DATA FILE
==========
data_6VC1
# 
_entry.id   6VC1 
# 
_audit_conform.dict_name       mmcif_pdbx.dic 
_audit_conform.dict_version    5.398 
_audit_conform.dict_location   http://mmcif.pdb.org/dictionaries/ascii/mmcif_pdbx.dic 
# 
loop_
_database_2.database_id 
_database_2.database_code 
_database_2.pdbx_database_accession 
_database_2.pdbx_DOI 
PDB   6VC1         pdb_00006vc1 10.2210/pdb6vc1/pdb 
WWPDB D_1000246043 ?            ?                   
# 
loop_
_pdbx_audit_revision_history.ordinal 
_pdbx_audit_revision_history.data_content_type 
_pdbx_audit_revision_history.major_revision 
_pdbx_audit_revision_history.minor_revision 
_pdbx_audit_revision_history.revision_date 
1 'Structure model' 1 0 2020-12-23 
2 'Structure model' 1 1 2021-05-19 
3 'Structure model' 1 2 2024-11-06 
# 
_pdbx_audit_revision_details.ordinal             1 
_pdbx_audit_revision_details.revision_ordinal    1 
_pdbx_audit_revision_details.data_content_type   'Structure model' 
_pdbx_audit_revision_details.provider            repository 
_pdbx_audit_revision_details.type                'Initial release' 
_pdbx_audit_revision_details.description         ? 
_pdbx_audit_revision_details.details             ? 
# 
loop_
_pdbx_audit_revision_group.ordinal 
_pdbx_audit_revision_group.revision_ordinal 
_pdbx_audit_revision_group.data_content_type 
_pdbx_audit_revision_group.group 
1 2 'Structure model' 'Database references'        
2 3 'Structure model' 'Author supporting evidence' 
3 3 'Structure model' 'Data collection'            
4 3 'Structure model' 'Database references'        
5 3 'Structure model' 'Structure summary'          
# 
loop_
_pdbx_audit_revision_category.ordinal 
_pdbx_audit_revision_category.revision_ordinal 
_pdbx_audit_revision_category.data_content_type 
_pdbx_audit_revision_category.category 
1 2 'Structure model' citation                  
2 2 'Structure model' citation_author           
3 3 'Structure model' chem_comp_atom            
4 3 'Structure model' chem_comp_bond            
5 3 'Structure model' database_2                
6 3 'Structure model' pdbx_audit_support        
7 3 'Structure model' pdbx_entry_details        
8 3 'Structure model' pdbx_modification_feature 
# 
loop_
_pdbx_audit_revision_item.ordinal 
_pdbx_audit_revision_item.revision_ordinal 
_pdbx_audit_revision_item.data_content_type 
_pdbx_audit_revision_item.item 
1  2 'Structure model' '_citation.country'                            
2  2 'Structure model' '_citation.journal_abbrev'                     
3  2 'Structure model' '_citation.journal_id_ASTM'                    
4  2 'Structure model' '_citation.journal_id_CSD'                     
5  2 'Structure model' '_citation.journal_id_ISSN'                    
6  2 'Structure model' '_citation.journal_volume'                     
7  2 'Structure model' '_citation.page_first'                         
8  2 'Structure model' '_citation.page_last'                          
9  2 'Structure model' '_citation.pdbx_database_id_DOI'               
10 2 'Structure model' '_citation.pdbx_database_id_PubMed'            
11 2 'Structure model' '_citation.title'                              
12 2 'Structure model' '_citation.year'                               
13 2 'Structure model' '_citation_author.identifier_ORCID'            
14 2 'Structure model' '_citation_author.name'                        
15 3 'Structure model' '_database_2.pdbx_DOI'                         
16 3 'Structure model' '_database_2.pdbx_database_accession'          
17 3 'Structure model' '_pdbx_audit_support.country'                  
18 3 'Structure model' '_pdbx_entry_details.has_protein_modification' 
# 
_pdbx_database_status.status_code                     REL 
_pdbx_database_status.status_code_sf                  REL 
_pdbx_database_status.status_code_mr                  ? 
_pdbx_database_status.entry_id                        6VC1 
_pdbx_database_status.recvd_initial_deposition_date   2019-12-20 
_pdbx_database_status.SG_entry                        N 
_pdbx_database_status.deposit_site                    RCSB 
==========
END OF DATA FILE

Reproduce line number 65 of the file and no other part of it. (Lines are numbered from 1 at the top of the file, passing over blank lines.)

1  2 'Structure model' '_citation.country'                            